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Thursday, June 3, 2021

The 3 new Agent Orange Presumptive Conditions – When will you get your benefits?!

Last week, the VA issued a press release stating that they were finally going to “begin implementing provisions” to get Vietnam-Era vets benefits for the three new conditions on the Agent Orange Presumptive List:  bladder cancer, hypothyroidism, and Parkinsonism.  

However, this statement is still incredibly vague. The VA has not yet replied to our requests for further information, and their official page on the Agent Orange Presumptive List still does not include these three new conditions (nor do any of the federal code archives, for that matter, despite the fact that the statute adding these conditions was officially made law in January).


So what does this all mean? The truth:  We don’t really know.


While we may not have firm answers for everything, here is what we DO know and what we can surmise from it.


Yes, bladder cancer, hypothyroidism, and Parkinsonism are officially on the Agent Orange Presumptive List. 


There’s been evidence linking these conditions to Agent Orange for years, but various political issues have kept the VA from adding them to the official list. So Congress took matters into their own hands and added them directly to the list without going through the VA. The conditions were included as part of the National Defense Authorization Act for Fiscal Year 2021 which was made law on January 1, 2021. 


So if the conditions are legally on the Presumptive List, why aren’t they appearing anywhere official? 


Great question! There isn’t a clear answer for this, but here is what we think based on previous changes to the Presumptive List. 


As mentioned before, usually changes to the Presumptive List come directly from the VA, so the VA has time to get a game plan in place before making the changes official. Since the change came directly from Congress, however, the VA did not have the same ability to get their policies and procedures ready to go to handle the new claims for these conditions.


Shortly after the law was passed in January, VA officials said it could take them up to 2 years to get their system set up that would give qualifying veterans access to these new benefits. 


We’re assuming that although the three conditions are officially on the Presumptive List now, they have not been added to official sources yet simply because the VA’s system is not yet ready to implement the new law. 


Will it really take 2 years before veterans can get their benefits for these conditions?


It could. However, we don’t think it will. 


The VA has been under significant pressure to get their system setup ASAP so veterans can start getting their benefits, and it sounds like they are doing just that. 


The press release from last week shows that they are starting to get their system in place (“begin implementing provisions”) to process these claims. It, unfortunately, did not state that they had the system in place and were ready to go, just that it was beginning. It also did not give any hint of a timeline on when things would be set.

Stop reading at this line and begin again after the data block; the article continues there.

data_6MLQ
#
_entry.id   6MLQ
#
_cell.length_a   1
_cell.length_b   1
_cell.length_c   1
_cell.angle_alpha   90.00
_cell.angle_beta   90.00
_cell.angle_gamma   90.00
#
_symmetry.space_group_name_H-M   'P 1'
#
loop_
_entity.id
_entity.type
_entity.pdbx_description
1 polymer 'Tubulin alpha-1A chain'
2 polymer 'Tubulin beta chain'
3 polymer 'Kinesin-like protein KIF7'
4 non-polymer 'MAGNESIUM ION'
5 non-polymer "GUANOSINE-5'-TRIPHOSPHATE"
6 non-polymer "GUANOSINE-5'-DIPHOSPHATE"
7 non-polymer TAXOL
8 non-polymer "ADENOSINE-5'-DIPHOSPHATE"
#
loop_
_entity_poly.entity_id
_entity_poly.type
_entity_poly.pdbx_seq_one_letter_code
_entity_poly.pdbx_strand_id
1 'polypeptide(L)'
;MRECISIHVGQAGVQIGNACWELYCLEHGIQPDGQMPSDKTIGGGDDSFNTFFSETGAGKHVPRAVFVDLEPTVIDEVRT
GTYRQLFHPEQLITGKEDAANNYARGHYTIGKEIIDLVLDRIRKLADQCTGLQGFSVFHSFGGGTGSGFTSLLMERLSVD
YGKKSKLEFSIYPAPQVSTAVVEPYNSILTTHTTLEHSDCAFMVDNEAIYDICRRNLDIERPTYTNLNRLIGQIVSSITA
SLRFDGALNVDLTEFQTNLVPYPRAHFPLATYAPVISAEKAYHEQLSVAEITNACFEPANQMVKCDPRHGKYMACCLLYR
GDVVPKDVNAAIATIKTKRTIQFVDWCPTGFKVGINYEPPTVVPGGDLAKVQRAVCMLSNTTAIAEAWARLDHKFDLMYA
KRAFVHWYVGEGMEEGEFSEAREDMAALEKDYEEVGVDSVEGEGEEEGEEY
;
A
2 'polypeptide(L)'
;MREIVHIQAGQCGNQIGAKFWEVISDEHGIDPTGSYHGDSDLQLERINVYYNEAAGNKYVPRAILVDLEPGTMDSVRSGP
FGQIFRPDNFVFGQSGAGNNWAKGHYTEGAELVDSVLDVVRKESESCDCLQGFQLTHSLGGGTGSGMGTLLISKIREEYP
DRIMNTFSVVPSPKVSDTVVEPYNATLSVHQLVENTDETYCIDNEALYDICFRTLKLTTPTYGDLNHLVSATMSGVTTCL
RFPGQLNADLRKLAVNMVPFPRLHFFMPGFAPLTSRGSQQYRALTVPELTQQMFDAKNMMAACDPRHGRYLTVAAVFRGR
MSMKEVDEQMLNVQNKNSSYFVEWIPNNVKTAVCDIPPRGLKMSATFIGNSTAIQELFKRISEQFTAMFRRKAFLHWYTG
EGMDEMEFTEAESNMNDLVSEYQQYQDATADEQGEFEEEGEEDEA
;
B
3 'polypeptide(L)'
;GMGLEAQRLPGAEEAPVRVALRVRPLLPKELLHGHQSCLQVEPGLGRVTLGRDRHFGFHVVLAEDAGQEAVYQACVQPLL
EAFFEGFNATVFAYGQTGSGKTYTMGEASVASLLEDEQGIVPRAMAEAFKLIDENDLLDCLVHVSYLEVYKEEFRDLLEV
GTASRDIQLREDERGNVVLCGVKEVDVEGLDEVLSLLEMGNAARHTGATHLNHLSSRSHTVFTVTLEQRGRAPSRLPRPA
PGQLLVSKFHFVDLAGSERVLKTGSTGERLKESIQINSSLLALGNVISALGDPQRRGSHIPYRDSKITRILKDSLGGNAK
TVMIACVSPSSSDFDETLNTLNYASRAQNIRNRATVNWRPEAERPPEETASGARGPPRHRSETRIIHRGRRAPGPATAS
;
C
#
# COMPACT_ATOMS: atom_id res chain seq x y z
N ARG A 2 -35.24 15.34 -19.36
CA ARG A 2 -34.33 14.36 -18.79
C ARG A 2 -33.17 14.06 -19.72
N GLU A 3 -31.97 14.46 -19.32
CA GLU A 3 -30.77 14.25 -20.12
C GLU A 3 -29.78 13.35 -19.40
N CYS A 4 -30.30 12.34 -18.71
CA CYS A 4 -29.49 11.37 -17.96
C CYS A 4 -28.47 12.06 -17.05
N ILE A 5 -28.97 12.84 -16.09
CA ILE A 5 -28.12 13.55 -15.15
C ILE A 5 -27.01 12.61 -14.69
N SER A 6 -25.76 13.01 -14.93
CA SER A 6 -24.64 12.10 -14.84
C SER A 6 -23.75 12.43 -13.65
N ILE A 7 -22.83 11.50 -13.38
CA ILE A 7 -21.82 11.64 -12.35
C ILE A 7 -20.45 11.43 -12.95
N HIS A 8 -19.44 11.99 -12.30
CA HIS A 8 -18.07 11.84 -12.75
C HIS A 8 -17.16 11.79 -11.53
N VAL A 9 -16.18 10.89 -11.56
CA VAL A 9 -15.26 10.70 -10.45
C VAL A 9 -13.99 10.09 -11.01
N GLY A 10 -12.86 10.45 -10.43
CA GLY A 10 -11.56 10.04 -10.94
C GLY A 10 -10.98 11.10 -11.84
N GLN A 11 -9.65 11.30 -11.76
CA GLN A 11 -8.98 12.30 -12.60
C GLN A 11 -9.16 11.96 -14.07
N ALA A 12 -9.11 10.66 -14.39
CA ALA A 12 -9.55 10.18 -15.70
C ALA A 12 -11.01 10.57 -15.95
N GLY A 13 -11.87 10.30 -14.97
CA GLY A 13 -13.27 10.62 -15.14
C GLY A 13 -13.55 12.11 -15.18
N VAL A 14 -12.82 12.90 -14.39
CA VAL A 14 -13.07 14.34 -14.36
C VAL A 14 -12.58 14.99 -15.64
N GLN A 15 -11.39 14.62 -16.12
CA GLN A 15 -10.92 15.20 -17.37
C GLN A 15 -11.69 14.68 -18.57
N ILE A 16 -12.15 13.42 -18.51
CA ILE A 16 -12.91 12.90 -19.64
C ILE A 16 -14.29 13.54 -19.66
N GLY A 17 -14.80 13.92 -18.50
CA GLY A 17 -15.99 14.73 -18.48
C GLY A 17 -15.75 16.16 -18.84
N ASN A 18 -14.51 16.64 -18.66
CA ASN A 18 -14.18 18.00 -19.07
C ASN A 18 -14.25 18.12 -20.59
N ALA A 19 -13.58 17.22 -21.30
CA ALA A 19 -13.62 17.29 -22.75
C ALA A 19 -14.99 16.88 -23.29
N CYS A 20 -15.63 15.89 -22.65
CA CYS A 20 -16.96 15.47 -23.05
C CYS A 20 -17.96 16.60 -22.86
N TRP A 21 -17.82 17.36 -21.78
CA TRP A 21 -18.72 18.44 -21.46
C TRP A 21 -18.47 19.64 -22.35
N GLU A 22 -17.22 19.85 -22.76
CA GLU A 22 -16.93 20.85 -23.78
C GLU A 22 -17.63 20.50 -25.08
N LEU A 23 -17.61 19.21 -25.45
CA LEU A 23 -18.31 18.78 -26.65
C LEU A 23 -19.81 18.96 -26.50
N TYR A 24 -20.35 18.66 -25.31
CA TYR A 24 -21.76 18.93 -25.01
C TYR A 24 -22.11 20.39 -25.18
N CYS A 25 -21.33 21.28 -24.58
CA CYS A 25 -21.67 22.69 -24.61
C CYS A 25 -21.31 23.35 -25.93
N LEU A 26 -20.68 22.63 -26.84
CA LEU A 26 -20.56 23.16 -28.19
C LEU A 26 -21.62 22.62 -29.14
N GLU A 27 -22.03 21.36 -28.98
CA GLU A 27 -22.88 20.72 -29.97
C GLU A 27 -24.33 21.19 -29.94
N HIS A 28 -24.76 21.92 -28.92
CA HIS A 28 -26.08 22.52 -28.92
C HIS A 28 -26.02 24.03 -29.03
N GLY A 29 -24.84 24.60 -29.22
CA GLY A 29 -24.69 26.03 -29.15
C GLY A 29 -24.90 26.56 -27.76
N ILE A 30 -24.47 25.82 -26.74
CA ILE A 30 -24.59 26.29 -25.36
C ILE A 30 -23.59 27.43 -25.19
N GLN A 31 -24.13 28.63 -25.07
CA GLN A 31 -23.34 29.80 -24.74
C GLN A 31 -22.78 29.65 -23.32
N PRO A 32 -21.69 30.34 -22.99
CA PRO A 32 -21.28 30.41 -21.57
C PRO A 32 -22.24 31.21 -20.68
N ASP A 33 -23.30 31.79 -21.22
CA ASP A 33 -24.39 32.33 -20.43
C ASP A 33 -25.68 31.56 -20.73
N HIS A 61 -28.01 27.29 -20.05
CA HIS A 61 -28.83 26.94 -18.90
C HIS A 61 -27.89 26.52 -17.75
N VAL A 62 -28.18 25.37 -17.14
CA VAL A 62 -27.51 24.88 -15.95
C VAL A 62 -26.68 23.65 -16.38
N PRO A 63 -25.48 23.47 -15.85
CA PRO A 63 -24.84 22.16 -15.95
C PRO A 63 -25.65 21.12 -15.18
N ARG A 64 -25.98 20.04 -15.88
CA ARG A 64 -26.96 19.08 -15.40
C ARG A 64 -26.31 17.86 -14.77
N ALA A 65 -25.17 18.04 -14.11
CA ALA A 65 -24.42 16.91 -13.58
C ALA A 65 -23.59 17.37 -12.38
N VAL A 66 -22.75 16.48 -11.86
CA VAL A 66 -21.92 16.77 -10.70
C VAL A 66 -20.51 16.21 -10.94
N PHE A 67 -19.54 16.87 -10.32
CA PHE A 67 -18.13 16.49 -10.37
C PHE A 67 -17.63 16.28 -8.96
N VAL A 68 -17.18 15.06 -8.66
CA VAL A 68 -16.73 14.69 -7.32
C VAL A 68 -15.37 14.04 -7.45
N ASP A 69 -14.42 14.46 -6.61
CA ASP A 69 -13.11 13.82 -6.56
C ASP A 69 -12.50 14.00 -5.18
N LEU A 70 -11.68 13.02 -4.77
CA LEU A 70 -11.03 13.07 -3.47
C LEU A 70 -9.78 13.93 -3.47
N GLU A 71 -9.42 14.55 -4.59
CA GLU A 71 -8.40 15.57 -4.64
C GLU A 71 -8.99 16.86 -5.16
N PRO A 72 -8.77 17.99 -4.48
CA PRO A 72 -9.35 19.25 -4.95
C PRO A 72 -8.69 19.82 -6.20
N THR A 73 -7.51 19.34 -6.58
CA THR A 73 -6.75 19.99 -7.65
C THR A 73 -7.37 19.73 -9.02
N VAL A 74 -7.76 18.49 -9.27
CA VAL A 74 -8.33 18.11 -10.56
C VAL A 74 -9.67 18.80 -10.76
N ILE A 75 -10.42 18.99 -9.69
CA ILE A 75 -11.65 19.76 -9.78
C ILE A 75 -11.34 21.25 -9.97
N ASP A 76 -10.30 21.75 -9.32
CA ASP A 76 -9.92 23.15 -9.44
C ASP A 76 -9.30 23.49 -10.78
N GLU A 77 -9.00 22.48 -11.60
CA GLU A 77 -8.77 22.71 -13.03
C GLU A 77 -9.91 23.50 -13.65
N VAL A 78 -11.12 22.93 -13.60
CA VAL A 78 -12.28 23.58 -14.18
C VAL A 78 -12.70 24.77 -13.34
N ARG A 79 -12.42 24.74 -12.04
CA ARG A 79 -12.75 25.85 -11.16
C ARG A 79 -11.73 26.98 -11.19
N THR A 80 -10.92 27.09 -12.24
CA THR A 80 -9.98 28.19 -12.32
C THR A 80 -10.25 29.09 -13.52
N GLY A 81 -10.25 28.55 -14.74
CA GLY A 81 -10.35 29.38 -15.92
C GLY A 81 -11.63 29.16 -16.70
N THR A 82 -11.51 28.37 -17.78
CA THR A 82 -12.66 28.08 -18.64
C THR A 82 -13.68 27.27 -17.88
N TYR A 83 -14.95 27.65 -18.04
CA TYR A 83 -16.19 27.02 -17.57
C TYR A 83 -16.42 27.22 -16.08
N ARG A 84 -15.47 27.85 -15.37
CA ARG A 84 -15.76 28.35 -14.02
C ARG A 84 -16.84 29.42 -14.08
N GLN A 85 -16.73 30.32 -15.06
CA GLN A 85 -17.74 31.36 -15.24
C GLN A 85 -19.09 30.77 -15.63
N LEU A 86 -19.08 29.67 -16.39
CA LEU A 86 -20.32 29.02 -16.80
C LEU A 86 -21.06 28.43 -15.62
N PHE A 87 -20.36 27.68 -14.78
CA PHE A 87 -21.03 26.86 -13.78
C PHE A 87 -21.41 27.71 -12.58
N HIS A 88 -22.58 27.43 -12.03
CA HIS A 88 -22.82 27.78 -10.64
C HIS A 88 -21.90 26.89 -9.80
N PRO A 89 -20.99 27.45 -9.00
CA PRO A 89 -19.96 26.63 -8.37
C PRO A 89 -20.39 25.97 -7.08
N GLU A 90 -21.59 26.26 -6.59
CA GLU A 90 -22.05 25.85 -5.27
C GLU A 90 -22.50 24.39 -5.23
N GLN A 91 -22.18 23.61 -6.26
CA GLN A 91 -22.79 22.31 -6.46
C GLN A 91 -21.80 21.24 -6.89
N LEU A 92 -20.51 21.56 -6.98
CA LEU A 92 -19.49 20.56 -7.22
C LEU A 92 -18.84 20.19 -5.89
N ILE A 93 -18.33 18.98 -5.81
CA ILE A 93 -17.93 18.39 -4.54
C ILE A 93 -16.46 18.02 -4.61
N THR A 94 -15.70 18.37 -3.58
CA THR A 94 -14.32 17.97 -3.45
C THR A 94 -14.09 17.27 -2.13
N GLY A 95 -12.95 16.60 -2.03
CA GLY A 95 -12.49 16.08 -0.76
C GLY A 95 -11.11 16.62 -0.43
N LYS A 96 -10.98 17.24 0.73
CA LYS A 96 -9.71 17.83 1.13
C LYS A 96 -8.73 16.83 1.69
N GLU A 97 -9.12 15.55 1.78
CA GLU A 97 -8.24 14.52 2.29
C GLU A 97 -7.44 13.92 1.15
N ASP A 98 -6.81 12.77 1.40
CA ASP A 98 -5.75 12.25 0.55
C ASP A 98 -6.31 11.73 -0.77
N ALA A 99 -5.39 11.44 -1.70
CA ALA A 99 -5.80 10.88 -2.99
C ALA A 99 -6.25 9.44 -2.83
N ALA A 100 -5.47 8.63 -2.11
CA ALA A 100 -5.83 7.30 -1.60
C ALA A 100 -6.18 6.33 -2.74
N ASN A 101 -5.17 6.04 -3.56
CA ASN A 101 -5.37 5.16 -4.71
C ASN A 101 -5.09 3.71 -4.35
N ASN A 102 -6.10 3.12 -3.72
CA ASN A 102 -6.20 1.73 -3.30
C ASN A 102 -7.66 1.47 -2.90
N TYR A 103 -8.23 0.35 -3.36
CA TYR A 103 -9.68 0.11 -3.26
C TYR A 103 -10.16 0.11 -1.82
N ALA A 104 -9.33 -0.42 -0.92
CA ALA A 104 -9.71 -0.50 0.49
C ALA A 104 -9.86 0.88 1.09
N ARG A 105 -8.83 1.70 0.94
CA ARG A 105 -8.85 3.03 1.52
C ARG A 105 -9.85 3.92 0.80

So, could it still take until January 2023? Yes, but we are optimistic that it won’t take that long.


What if I submitted a claim for these conditions previously and was denied? 


Good news! The VA will be automatically reviewing all previously denied claims for these three conditions. As long as your claim has enough evidence to show that you qualify for the Agent Orange Presumptive List, the VA will grant you benefits without having to reapply. 


We do not have a timeline on when this review will begin, but the VA has said that they will notify any eligible veterans (and survivors) by mail. 


So... can I submit a new claim for these conditions now or not?


There is no clear answer for this one, but here is what we suggest. 


Yes, go ahead and submit a claim if you have not claimed these conditions before but do meet the requirements for the Presumptive List. 


While the VA does not have their policies ready to go yet for these claims, the law is in place allowing these conditions as of January. So even if the VA isn’t able to grant your claim right now, they will eventually have to evaluate it under the new law. 


Since the effective date of your benefits is determined by when you submit your claim, if you submit now, you’ll ultimately get an earlier effective date than if you wait to submit until they say they are ready to go. The claim might be in limbo for a bit, but ultimately, you’ll get your benefits at an earlier effective date. 


We believe the VA hasn’t publicly opened for submission yet simply because they don’t want to be inundated with claims they aren’t prepared to handle, but they legally cannot deny claims for these conditions any longer.


  1. Made a claim in Feb with DAV for hyperthyroidism and agent orange. VA accepted my claim and sent me a letter that says they were investigating my claim. In August in went to a VA audiologist for my hearing test. Went back to the audiologist for my new hearing aids. The audiologist said I should l think about filing a new claim for review of my hearing claim. Went DAV and had they file a new claim. I already have a 50 percent hearing disability. Again i received a letter from VA accepting my new claim with new case number and all that. A couple of weeks later I get a new letter saying my my claim of hearing has been closed. They I found out that they didn’t settle any thing but they tied my hearing claim and put it as part of the hyperthyroidism claim. I take it that I won’t hear anything until my agent orange suit is decided.

    1. Hi David - Yes, having multiple claims open at the same time makes things messy, so the VA tries to combine them if they receive new claims while others are still open. They will now review both claims at the same time and respond to both conditions together.